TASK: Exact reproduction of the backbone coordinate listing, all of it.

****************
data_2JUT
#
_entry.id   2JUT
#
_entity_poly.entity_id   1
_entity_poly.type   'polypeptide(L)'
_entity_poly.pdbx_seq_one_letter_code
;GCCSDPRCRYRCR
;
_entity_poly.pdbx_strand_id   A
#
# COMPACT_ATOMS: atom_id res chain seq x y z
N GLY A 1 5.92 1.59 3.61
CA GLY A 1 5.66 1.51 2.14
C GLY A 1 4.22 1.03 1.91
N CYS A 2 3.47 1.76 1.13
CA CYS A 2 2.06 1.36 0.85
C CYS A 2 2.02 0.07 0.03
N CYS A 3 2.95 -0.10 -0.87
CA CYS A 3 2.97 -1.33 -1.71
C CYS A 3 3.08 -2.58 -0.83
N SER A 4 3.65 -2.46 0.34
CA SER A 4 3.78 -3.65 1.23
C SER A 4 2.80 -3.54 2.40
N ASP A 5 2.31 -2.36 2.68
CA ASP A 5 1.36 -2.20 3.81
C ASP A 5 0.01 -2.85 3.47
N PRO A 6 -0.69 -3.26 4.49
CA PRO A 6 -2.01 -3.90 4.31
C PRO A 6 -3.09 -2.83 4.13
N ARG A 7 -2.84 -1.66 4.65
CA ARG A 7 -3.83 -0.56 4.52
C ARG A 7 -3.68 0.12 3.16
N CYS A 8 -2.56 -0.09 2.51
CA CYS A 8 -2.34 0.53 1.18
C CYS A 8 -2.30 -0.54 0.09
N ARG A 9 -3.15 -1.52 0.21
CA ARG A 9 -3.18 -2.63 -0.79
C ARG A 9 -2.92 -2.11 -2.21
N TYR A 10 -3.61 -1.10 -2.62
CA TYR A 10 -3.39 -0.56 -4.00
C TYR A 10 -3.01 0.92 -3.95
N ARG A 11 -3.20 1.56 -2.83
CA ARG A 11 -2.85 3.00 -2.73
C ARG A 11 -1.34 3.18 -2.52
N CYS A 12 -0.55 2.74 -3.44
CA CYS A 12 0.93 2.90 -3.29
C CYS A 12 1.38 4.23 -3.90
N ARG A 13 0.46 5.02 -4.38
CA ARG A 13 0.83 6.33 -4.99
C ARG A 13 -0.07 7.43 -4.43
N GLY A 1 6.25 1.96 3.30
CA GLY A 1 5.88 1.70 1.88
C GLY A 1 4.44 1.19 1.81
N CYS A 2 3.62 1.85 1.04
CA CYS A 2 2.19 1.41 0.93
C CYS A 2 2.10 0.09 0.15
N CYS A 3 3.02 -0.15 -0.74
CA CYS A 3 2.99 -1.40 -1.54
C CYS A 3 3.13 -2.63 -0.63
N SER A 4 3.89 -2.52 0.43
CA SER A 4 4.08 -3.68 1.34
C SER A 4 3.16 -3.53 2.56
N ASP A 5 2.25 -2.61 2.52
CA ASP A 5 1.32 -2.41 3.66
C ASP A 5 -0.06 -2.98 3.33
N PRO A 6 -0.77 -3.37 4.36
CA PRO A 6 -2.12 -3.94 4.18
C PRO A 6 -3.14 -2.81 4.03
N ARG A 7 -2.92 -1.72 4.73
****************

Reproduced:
data_2JUT
#
_entry.id   2JUT
#
_entity_poly.entity_id   1
_entity_poly.type   'polypeptide(L)'
_entity_poly.pdbx_seq_one_letter_code
;GCCSDPRCRYRCR
;
_entity_poly.pdbx_strand_id   A
#
# COMPACT_ATOMS: atom_id res chain seq x y z
N GLY A 1 5.92 1.59 3.61
CA GLY A 1 5.66 1.51 2.14
C GLY A 1 4.22 1.03 1.91
N CYS A 2 3.47 1.76 1.13
CA CYS A 2 2.06 1.36 0.85
C CYS A 2 2.02 0.07 0.03
N CYS A 3 2.95 -0.10 -0.87
CA CYS A 3 2.97 -1.33 -1.71
C CYS A 3 3.08 -2.58 -0.83
N SER A 4 3.65 -2.46 0.34
CA SER A 4 3.78 -3.65 1.23
C SER A 4 2.80 -3.54 2.40
N ASP A 5 2.31 -2.36 2.68
CA ASP A 5 1.36 -2.20 3.81
C ASP A 5 0.01 -2.85 3.47
N PRO A 6 -0.69 -3.26 4.49
CA PRO A 6 -2.01 -3.90 4.31
C PRO A 6 -3.09 -2.83 4.13
N ARG A 7 -2.84 -1.66 4.65
CA ARG A 7 -3.83 -0.56 4.52
C ARG A 7 -3.68 0.12 3.16
N CYS A 8 -2.56 -0.09 2.51
CA CYS A 8 -2.34 0.53 1.18
C CYS A 8 -2.30 -0.54 0.09
N ARG A 9 -3.15 -1.52 0.21
CA ARG A 9 -3.18 -2.63 -0.79
C ARG A 9 -2.92 -2.11 -2.21
N TYR A 10 -3.61 -1.10 -2.62
CA TYR A 10 -3.39 -0.56 -4.00
C TYR A 10 -3.01 0.92 -3.95
N ARG A 11 -3.20 1.56 -2.83
CA ARG A 11 -2.85 3.00 -2.73
C ARG A 11 -1.34 3.18 -2.52
N CYS A 12 -0.55 2.74 -3.44
CA CYS A 12 0.93 2.90 -3.29
C CYS A 12 1.38 4.23 -3.90
N ARG A 13 0.46 5.02 -4.38
CA ARG A 13 0.83 6.33 -4.99
C ARG A 13 -0.07 7.43 -4.43
N GLY A 1 6.25 1.96 3.30
CA GLY A 1 5.88 1.70 1.88
C GLY A 1 4.44 1.19 1.81
N CYS A 2 3.62 1.85 1.04
CA CYS A 2 2.19 1.41 0.93
C CYS A 2 2.10 0.09 0.15
N CYS A 3 3.02 -0.15 -0.74
CA CYS A 3 2.99 -1.40 -1.54
C CYS A 3 3.13 -2.63 -0.63
N SER A 4 3.89 -2.52 0.43
CA SER A 4 4.08 -3.68 1.34
C SER A 4 3.16 -3.53 2.56
N ASP A 5 2.25 -2.61 2.52
CA ASP A 5 1.32 -2.41 3.66
C ASP A 5 -0.06 -2.98 3.33
N PRO A 6 -0.77 -3.37 4.36
CA PRO A 6 -2.12 -3.94 4.18
C PRO A 6 -3.14 -2.81 4.03
N ARG A 7 -2.92 -1.72 4.73